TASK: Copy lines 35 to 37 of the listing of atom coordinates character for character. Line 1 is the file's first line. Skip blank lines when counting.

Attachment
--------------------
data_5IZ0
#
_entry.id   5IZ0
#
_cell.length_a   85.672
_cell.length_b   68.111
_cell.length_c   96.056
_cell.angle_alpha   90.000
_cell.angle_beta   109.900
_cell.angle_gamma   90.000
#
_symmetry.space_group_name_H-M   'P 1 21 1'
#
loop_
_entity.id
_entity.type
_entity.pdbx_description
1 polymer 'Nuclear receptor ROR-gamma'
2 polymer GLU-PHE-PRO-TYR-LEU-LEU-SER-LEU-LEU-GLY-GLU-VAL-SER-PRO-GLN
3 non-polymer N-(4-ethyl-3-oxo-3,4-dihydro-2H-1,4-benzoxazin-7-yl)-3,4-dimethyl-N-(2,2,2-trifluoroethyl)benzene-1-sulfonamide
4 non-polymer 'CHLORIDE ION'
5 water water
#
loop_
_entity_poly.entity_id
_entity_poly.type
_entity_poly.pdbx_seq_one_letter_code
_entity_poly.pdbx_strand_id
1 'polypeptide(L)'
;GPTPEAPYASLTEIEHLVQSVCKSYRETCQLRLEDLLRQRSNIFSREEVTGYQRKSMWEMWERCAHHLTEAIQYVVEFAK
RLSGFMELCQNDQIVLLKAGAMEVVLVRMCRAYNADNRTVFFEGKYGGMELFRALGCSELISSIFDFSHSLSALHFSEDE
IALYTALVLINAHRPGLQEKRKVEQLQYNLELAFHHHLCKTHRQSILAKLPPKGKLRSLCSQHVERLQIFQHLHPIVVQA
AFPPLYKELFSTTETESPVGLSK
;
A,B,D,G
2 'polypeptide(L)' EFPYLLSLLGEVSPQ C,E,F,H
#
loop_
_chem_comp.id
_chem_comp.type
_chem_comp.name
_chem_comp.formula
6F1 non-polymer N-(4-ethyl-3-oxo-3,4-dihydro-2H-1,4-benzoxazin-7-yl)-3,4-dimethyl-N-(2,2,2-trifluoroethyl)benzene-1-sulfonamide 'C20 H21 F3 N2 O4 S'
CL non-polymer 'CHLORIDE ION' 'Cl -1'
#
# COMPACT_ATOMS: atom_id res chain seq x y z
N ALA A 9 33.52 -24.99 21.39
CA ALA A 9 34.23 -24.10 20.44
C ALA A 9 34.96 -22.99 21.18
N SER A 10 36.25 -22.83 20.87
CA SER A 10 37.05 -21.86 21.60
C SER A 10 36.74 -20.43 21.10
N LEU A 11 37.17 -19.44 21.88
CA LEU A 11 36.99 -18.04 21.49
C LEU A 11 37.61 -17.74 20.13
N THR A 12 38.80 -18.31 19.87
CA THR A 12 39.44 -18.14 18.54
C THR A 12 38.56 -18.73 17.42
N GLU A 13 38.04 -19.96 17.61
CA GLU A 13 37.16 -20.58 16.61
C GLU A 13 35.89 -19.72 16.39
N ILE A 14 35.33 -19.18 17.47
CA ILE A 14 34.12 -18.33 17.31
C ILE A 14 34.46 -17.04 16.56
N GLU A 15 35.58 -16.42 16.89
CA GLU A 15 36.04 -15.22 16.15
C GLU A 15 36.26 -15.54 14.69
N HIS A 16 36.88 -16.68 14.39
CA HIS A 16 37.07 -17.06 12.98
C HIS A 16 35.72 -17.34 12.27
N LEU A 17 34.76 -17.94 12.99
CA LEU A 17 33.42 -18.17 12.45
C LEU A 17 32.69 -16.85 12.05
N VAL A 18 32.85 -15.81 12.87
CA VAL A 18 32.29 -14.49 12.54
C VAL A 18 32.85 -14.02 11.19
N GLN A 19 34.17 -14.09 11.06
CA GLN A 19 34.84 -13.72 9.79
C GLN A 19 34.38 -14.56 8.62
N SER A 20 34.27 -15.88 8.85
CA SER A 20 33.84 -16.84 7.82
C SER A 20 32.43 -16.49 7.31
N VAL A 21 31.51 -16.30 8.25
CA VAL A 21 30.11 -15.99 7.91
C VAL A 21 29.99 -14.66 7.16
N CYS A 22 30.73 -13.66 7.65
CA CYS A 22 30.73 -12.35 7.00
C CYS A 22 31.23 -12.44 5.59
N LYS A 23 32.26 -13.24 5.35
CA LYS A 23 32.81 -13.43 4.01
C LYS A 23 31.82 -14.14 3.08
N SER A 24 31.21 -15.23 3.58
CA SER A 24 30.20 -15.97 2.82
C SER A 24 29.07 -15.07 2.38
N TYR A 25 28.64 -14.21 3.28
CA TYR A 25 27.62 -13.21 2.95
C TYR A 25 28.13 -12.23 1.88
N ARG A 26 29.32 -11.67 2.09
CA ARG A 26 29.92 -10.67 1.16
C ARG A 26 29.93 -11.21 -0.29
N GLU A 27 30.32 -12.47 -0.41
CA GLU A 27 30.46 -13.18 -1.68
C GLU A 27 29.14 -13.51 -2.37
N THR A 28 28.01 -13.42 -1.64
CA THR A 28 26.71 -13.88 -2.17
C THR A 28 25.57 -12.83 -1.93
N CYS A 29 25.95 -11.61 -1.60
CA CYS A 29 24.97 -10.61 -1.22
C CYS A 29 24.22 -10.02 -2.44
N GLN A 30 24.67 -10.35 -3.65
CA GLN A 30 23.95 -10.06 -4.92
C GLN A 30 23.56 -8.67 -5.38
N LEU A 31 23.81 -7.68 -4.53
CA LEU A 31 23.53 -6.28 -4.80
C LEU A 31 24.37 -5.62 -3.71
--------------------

A,B,D,G
2 'polypeptide(L)' EFPYLLSLLGEVSPQ C,E,F,H
#